Age Range: Elementary, Middle School
Learning Objective: Students will learn about how sound is produced on a pipe organ.
Note to Teachers: This is the second of a three-part video series featuring the pipe organ. The first lesson is an introduction to the instrument. This video explores how sound is produced, and lesson three explores Composers and the Organ.
PREDICT. “Today, we’ll learn about how sound is made on the pipe organ. How do you think sound is made on this instrument?”
WATCH. Watch the Class Notes video, How the Pipe Organ Works. (4:30 min.)
PLAY. Play a game of “Name that Pipe Organ Part” using the included visuals. (For younger learners, consider just reviewing the parts as opposed to a quiz.)
REVIEW. Use the following review questions for journaling or discussion. Younger learners may not retain the information after one view, so you might skip this activity with them.
In the pipe organ you saw and heard in the video, how is the wind in the wind system generated? (a motor)
How is wind let out of the pipes? (by pressing a key or many keys)
Besides keys, what else can activate pipes? (foot pedals)
Fill in the blank: the greater the length of the pipe, the ____ the pitch. (lower)
What are groupings of pipes called? (ranks)
What do stops do? (change the timbre (TAM-ber) of the note)
What are three words you would use to describe the organ?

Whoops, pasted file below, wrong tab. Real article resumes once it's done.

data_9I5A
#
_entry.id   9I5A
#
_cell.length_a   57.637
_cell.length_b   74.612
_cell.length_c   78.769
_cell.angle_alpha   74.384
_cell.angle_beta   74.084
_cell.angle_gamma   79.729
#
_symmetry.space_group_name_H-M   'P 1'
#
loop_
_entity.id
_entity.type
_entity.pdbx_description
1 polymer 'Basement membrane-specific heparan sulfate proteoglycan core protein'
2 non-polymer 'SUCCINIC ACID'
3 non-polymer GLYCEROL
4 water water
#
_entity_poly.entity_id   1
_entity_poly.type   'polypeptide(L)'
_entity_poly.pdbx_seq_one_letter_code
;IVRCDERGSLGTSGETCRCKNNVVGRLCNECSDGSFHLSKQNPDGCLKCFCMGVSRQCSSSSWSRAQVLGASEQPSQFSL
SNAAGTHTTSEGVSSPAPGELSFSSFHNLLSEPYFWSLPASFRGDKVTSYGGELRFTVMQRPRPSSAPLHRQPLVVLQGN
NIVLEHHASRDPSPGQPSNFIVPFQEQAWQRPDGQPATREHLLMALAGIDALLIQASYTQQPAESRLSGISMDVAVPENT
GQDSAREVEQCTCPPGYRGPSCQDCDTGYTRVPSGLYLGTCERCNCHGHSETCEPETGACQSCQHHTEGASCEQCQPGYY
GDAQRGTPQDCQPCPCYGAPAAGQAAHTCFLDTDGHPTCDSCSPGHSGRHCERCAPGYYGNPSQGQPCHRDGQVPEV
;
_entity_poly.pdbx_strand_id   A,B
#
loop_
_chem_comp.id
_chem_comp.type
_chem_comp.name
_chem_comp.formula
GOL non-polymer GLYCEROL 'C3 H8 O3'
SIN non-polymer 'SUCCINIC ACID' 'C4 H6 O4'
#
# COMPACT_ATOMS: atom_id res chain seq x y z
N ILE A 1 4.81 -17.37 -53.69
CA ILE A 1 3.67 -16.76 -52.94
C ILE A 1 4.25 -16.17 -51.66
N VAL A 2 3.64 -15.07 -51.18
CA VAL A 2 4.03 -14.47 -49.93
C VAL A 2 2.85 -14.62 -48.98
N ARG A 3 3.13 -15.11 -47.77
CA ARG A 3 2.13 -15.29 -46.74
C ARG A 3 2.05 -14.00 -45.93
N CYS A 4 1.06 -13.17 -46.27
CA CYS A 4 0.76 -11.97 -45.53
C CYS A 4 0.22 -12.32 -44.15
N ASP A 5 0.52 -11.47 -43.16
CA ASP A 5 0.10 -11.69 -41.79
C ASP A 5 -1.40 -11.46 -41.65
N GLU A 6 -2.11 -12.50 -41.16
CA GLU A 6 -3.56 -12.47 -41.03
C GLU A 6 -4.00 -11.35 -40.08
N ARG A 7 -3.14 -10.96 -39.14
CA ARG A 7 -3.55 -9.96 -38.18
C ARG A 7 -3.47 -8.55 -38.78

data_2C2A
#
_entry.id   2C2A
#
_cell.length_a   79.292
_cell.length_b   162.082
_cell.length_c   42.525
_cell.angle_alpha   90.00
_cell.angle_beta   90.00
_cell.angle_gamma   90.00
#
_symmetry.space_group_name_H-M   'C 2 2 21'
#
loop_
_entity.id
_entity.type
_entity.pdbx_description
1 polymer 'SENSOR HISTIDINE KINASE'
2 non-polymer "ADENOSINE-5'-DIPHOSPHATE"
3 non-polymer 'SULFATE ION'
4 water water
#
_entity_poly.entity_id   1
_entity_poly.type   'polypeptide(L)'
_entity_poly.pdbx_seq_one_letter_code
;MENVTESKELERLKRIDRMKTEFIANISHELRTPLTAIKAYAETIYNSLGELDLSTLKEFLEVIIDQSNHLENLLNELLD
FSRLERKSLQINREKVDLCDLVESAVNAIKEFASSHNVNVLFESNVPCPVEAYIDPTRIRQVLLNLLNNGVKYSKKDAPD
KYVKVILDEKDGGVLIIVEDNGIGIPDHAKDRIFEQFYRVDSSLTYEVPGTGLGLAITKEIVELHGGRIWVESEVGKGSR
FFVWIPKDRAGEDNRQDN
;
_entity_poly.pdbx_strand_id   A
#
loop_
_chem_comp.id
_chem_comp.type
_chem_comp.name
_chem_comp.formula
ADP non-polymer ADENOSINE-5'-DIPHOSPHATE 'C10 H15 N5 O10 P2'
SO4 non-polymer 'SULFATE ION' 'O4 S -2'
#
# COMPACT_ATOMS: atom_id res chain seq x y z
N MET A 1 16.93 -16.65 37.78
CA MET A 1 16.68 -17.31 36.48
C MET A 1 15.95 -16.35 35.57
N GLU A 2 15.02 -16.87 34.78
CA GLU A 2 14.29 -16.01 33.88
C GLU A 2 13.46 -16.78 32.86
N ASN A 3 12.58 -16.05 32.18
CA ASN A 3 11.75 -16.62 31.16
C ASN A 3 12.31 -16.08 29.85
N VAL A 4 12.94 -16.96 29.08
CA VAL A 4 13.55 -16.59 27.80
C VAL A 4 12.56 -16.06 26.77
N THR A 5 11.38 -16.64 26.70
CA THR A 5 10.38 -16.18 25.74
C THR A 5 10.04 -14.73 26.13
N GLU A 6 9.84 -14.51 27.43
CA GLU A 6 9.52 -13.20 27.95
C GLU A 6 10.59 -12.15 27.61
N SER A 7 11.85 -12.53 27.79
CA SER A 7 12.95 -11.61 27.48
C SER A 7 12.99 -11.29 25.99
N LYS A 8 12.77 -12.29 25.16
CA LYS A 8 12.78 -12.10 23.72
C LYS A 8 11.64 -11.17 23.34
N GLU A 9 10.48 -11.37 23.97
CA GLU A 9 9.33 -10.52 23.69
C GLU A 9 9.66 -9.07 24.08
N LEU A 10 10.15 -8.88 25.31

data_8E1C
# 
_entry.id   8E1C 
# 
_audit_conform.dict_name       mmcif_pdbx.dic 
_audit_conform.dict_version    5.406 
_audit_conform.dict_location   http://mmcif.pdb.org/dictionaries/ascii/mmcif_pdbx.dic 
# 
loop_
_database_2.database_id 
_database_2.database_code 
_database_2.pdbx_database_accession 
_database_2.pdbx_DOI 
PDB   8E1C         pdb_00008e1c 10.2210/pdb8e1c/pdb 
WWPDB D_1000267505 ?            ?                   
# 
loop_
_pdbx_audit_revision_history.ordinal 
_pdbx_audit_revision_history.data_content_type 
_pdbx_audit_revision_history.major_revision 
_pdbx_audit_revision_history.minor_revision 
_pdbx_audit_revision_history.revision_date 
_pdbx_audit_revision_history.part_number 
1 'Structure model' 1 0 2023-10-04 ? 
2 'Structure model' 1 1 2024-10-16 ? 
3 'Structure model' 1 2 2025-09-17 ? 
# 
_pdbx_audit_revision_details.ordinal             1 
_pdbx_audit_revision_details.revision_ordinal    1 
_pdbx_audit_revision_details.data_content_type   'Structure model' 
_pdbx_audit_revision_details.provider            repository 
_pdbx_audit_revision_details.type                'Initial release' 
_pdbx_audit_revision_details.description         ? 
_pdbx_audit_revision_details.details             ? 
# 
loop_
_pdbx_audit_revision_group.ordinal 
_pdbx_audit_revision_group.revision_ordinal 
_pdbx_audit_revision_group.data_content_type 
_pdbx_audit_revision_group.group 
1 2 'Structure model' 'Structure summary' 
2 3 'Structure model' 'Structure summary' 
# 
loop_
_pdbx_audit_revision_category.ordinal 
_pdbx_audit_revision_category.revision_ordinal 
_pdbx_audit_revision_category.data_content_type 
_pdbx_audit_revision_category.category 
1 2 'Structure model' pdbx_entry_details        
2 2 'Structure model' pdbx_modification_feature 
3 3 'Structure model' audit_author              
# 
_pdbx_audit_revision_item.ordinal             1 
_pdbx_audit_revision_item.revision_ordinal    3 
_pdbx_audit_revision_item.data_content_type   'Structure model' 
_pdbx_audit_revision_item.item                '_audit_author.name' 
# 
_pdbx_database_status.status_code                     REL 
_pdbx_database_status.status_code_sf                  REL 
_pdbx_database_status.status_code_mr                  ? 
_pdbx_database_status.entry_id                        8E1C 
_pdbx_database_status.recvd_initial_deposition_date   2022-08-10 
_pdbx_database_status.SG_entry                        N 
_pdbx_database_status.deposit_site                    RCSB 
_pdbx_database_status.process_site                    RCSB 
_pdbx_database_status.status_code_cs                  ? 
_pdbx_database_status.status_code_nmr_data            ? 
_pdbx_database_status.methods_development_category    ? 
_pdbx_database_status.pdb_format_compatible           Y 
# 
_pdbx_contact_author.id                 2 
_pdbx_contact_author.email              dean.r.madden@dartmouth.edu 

Choose one or both activities to extend learning.
WATCH. Learn more in the third video lesson of the series, Composers and the Organ.
CREATE. Play a game of Sound Machine. Remind students that the pipe organ is like a machine, made of many parts that work together. Ask students to brainstorm a sound effects with their mouth or hands (body percussion) that sound like a machine. Instruct students to pick their favorite sound. Starting from silence, turn each machine part (student) “on” by tapping the student until all machine parts are going. See if the class can start to fit their sounds together. Eventually start turning parts “off” (tap students again) until it is silent once again. Note: This game tends to get silly! Depending on your teaching style, you can let it be a silly game or encourage the students to stay focused on their sound even when it gets noisy.
Special thanks to Phil Asgian and the Twin Cities Chapter of the American Guild of Organists and Michael Barone, host of Pipedreams, for help and support with this lesson.
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